Cause Marketing That Refuses to Crash and Burn

For a limited time you can dedicate a small area of the #56 NAPA car, driven by Martin Truex Jr., to the name of someone touched by breast cancer by making a donation of as little as $5.60 to Susan G. Komen for the Cure.

The goal is to raise $56,000 for Komen.

Here’s how it works: When you make a donation to Susan G. Komen through a special Facebook app, the name of the person you designate will be physically placed on the #56 car in conjunction with a special pink paint scheme. In October NAPA is also selling at its stores a co-branded pink and blue racecap for $3.99. The campaign is called, “All Out for the Cure.”

The custom-painted #56 car will race on Nov. 7 in all its pinkness at the Texas Motor Speedway at the AAA 500. In effect Komen and NAPA have developed a 200mph left-turn only icon campaign!

And in doing so they’ve skillfully avoided the inherent psychic challenge of putting a charity’s name on a racecar.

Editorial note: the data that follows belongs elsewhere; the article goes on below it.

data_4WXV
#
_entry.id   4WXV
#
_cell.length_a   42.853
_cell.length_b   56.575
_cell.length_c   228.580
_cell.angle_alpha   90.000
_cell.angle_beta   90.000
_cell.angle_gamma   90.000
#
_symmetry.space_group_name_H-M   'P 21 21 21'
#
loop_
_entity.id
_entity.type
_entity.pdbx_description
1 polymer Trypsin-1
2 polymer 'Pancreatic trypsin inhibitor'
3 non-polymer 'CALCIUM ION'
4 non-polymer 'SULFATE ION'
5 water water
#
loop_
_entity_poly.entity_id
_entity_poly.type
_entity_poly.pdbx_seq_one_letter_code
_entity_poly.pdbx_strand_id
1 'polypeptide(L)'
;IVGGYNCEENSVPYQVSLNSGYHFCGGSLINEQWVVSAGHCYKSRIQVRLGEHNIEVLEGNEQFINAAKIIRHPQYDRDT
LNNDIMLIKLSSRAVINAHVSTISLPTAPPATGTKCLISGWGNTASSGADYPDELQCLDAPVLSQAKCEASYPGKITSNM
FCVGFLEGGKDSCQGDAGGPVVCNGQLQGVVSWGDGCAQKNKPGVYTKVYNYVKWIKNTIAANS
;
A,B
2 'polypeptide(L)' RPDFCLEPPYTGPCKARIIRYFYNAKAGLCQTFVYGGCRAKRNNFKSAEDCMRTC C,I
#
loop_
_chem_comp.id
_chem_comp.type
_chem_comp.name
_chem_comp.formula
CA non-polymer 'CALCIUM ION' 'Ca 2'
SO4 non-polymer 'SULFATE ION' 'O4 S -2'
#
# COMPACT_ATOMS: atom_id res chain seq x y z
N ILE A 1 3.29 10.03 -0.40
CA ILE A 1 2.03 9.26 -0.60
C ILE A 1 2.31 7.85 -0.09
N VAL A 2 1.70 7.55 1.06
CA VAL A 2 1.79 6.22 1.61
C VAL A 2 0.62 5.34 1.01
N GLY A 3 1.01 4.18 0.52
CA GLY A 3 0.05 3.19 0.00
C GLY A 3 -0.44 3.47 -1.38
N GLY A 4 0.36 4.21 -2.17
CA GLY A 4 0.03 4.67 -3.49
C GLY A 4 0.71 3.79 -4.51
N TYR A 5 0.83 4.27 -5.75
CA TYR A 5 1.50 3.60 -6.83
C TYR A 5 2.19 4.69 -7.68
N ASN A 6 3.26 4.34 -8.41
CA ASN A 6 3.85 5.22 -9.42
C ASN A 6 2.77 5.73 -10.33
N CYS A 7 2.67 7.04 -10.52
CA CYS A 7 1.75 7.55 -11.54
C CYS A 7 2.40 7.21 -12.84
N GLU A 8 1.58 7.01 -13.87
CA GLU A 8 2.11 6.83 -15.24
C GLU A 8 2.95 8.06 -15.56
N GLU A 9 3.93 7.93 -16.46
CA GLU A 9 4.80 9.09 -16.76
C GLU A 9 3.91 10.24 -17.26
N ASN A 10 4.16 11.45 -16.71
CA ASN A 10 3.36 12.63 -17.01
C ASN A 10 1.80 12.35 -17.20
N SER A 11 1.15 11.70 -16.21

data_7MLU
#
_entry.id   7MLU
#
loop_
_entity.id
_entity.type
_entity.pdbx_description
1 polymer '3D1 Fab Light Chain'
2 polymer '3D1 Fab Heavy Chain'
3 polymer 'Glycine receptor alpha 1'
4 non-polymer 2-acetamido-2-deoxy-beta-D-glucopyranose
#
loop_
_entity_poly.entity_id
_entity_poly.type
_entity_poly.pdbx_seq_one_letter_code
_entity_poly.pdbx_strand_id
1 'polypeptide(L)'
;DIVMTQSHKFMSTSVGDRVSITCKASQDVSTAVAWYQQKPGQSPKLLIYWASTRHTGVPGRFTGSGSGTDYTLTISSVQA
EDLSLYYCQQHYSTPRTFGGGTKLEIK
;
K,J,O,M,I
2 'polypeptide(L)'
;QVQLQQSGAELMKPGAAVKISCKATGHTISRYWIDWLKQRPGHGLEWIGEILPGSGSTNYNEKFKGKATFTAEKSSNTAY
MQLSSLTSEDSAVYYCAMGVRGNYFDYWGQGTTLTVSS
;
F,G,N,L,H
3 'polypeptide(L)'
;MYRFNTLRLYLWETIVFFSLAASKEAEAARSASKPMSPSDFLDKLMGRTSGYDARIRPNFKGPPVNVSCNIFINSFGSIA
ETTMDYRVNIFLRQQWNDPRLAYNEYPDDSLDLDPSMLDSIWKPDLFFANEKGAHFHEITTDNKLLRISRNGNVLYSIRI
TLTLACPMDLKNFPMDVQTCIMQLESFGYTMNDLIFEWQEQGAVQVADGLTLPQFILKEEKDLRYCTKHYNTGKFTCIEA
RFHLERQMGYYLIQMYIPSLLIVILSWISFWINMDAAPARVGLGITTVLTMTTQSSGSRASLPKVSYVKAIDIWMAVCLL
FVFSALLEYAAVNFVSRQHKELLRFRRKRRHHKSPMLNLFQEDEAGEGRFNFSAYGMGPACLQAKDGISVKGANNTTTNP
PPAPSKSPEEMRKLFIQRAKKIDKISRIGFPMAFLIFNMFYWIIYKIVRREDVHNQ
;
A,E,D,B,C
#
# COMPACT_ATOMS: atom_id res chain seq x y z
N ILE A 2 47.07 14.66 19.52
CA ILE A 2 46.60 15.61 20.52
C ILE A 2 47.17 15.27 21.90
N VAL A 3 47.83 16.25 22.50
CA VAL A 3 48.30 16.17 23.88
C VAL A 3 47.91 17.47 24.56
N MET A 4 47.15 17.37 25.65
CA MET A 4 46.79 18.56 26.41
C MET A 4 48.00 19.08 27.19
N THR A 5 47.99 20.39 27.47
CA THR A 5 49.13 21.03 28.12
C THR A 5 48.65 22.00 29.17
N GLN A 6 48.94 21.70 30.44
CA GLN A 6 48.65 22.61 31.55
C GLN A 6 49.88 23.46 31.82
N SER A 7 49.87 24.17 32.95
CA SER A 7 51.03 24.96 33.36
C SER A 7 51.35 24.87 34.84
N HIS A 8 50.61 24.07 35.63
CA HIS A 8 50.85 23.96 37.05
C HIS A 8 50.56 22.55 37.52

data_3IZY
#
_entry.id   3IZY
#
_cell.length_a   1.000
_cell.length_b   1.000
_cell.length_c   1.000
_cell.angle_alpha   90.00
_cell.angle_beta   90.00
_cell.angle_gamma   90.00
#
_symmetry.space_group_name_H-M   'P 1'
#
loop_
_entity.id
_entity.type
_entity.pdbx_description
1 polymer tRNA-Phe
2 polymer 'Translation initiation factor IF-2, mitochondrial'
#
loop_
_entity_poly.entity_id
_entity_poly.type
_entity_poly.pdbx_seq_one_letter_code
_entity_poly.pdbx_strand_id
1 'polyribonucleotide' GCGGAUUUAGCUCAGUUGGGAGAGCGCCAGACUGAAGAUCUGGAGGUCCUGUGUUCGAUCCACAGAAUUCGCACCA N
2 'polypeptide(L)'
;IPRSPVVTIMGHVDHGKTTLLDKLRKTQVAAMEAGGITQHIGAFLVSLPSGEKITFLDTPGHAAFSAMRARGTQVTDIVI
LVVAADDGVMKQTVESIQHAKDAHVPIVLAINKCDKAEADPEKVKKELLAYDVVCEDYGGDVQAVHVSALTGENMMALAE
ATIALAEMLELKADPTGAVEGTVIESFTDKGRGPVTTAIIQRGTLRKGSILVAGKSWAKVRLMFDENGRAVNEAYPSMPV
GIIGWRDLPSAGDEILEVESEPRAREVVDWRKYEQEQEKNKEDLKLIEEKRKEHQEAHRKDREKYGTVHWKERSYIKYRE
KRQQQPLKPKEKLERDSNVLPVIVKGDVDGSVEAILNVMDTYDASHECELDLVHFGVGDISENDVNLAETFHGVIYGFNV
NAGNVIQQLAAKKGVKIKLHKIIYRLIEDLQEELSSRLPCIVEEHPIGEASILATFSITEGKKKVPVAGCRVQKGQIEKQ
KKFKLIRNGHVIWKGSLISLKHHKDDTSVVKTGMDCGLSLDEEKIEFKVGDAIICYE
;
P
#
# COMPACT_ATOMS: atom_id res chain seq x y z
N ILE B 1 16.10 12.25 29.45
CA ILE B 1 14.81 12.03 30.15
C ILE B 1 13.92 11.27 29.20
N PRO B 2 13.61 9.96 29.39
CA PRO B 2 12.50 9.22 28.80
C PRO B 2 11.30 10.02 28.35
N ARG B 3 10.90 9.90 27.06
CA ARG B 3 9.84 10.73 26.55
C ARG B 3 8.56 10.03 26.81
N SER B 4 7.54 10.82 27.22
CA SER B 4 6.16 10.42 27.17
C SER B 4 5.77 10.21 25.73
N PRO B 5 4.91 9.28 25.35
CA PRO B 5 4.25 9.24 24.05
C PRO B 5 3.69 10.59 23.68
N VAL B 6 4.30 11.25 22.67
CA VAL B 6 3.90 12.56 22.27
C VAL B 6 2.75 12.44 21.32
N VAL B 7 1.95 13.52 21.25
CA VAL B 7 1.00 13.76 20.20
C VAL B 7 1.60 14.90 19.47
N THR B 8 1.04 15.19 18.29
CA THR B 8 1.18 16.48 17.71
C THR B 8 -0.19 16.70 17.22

Years ago, when I worked at Children’s Miracle Network, we were approached by a NASCAR race team that wanted to brand one of its cars as the CMN Car. The car would not race in the Sprint Cup Series, but in the junior tour then called the Busch series and now known as the Nationwide series.

We thought about it and declined. The lawyers and the PR people only needed to imagine the 'CMN car' crashing and the driver being hurt or even dying.

At the time I issued a voice of dissent.

For one thing, NASCAR was huge in CMN’s many southern markets and at the time the fanbase was thought to be uniquely brand loyal.

Secondly, while NASCAR race cars certainly crash, most teams maintain twin cars that can be prepped for the next race in the event the first car can’t go. Deaths in NASCAR races certainly happen. But Dale Earnhardt was the last death in the Sprint Cup series. And that was in 2001. The last death in the Nationwide series was Adam Petty in 2000. God rest both their souls, but a lot of racing has gone on since their deaths a decade ago.

Finally, the media opportunities for a charity-branded car are huge. NASCAR is promotionally-minded in a way that stands out even from other sports. The races are well attended and always televised. Sponsorships are front and center. The drivers are unusually approachable compared to other professional athletes and the fanbase has long been more diverse and more female than you think it is.

Kudos to Komen, NAPA, Truex, and Michael Waltrip Racing.

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